I am a trained paramedic with a B.Sc. in emergency medicine acquired at Ben-Gurion University.
Get Up and Do It
Going to the doctor is something that many people hate doing—it requires clearing out time in our busy schedule, setting an appointment (usually one for some day far, far away), and dealing with a problem that we would probably rather ignore for as long as we can. Unfortunately, problems usually don’t just go away themselves, so when you feel you need to see a doctor about something that is bothering you, it’s probably a good time to set the appointment. You can always cancel it later if it really does go away. So, let's make sure you're well-prepared when you finally make the appointment. Here are 13 things you should know:
Be Prepared, But Not Too Much
1. Don’t "over-Google" it. The point of looking something up is not to get a diagnosis or treat yourself at home; it’s to give you a better understanding of the subject when you talk to your doctor. The most you can get out of spending a whole day on the internet is terrifying fear. Let the one who has dedicated over a decade to studying it do the diagnosing for you.
2. Be prepared. Know exactly what you're going to say. It doesn’t matter if it’s your annual check up with your cardiologist or if it’s the first time you go to a gastroenterologist—they need to hear all the information. It’s all relevant. If you think you might forget something important, you can always write it down.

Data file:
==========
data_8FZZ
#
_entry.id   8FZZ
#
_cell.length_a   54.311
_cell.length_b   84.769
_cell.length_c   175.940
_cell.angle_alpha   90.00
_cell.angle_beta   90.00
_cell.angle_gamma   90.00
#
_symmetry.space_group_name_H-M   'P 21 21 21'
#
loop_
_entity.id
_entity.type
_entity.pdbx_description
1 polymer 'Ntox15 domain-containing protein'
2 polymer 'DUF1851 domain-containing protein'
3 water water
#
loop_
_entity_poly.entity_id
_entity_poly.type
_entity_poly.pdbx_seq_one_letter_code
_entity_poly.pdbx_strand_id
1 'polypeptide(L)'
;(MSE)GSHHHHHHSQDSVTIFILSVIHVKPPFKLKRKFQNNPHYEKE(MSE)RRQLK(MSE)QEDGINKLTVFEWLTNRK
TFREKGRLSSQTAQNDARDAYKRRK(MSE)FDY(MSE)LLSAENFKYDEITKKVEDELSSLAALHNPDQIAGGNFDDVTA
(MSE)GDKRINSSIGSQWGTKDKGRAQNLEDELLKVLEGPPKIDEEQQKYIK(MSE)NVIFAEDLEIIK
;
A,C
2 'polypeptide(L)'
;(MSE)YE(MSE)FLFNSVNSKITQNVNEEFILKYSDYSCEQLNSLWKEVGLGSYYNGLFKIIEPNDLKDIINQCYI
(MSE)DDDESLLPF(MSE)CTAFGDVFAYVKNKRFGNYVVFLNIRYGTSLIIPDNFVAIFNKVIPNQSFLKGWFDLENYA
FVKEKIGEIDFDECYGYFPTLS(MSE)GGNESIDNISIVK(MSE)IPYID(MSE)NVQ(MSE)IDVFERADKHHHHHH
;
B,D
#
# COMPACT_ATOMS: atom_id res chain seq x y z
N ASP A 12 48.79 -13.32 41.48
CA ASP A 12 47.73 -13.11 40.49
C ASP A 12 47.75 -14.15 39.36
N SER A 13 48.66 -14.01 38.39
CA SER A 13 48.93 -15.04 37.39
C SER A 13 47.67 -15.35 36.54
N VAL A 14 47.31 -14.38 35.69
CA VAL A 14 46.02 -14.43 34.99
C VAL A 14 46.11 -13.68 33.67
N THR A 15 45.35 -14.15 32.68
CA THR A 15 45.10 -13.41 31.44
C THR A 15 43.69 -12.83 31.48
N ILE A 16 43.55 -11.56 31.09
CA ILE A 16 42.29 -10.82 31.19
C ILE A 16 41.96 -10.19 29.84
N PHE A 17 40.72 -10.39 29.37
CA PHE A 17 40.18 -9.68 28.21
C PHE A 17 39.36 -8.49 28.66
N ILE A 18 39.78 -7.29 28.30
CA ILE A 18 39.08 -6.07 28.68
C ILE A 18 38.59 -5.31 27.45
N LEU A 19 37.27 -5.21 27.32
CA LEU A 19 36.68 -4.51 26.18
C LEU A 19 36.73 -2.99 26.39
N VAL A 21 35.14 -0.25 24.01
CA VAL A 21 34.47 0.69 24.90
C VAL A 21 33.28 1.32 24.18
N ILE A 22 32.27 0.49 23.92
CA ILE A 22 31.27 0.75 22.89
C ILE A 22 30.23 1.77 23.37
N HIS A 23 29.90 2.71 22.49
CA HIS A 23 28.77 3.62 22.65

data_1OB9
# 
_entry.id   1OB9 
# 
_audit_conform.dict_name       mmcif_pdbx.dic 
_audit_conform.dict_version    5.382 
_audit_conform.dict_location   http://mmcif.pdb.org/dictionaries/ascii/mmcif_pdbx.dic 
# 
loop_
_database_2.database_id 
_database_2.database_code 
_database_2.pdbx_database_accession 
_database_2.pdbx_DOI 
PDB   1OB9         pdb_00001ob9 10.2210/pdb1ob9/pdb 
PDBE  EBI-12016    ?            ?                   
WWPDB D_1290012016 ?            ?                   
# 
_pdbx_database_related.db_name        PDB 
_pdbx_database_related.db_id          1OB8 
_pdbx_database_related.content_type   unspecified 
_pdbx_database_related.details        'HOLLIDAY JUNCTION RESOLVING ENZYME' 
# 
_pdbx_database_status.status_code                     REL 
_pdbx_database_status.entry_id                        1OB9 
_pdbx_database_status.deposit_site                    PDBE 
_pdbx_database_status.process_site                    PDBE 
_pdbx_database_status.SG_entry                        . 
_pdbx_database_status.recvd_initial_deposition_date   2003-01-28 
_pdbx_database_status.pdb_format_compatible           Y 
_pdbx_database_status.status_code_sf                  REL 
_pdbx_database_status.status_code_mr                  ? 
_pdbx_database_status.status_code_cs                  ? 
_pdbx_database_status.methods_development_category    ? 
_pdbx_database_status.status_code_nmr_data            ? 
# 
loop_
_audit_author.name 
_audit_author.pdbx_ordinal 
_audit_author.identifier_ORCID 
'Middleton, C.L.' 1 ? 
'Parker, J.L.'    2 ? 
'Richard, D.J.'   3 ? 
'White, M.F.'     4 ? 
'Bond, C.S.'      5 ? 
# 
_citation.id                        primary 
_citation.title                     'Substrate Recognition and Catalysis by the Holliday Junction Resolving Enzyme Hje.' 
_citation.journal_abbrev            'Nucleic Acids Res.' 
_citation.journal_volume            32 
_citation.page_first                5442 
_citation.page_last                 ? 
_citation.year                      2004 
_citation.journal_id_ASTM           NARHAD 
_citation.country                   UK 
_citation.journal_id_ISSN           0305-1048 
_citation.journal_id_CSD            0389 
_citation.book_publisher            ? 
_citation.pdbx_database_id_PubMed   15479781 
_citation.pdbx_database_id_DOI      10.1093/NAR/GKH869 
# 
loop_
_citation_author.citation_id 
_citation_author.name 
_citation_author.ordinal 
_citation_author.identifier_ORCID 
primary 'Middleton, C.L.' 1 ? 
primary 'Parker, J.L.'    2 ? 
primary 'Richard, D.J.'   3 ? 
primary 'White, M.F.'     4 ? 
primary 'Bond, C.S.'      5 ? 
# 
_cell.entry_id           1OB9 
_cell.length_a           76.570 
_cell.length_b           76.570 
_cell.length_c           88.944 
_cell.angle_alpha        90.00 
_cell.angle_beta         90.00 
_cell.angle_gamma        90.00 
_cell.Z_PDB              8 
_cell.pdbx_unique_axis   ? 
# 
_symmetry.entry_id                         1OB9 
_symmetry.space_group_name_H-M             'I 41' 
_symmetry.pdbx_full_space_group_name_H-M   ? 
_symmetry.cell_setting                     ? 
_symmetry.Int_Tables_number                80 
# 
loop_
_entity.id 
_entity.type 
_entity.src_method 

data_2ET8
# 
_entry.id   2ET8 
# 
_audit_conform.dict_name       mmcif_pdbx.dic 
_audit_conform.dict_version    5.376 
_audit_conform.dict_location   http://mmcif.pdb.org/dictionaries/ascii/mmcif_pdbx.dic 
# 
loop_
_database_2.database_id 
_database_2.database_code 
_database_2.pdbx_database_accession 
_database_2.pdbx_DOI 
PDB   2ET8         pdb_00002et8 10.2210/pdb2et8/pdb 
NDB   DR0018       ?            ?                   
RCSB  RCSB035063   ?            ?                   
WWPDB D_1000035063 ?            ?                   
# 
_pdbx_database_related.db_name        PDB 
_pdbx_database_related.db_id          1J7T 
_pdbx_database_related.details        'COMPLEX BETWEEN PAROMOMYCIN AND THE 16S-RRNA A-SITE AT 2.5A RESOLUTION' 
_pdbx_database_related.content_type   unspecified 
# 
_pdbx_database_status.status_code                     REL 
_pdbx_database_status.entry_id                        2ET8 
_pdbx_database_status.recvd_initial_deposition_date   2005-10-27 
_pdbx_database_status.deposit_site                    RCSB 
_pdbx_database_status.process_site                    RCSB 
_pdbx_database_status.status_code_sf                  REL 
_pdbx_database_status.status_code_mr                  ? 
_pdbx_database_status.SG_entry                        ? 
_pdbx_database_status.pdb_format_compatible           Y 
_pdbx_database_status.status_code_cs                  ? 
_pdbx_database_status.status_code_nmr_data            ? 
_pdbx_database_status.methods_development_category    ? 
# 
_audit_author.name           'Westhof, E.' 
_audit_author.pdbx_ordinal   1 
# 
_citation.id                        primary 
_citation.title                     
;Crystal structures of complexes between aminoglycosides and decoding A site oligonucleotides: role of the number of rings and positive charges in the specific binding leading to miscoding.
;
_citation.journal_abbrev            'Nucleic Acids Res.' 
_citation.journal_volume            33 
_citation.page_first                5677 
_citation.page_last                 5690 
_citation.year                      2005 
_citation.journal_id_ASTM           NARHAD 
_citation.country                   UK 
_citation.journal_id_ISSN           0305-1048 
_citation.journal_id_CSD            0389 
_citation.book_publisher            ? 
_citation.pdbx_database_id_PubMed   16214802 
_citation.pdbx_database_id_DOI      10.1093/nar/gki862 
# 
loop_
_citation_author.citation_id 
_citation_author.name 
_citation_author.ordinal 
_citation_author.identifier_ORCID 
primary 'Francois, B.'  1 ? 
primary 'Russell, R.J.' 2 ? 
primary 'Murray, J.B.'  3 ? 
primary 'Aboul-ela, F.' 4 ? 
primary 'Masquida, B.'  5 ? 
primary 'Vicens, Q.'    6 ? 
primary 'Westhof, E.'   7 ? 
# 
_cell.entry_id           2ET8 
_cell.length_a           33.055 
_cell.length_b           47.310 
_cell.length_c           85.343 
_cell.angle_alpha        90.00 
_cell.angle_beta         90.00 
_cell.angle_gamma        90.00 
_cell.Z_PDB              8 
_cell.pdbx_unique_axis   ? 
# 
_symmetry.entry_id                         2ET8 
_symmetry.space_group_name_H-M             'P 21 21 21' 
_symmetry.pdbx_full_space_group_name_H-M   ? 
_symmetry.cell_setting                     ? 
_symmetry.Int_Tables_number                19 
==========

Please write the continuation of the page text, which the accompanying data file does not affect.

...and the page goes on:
3. Share as much information as you can. As a paramedic, I remember more than once using a specific detail the patient thought was irrelevant or related to another problem to reach a diagnosis. Let the doctor decide what’s important and what isn’t.
4. Don’t be shy! Tell your doctor whatever it is you have to say, with details and specifics; they've probably heard it all before.
5. Say what you came to say. Doctors are usually in a hurry to the next patient—you are not. If you feel they're trying to rush through the appointment, don’t let it make you nervous and forget something. Take it easy and use your notes.
6. Consider going accompanied. You can always bring a family member or a friend if it makes you feel more comfortable but not at the expense of hiding things you wouldn’t say in front of them. If they walk in with you, it must be someone you completely trust to reveal everything in front of. If you feel any different, ask them to wait for you outside.
7. If you don’t feel good around your doctor, you shouldn’t be there (this applies to about everything we do and everyone we meet, not just for doctors). You're entitled to ask for a second opinion.
Your Note Doesn't Have to be Pretty, But Useful
Don't Leave Anything Behind!
8. Make sure you understand everything the doctor says. If there’s something you don't understand feel free to ask! Get an explanation for everything, you don’t want to make another appointment on another day just to get an explanation for something you didn’t ask, and you definitely don't want to leave the office confused.
9. Ask the doctor to write everything down. Do not expect to remember everything they say, especially things they say you should do after the appointment. What isn’t written down won’t happen! That’s what a printer is for, and in case something isn't printed, they even have a pen that they shouldn't be afraid (or lazy) to use.
My Office, Tu Casa
The Appointment Is Over, Now What?
10. Talk to someone. After leaving the doctor's office, try speaking to someone you know who has some medical background or knows about the subject and ask their opinion. After you hear what they have to say, tell them what your doctor told you and listen to what they have to say about that. But remember, don’t rely on what they say 100% just because you know them. Also, talk to a friend or family member. Talking about it helps you remember what the doctor said and digest it.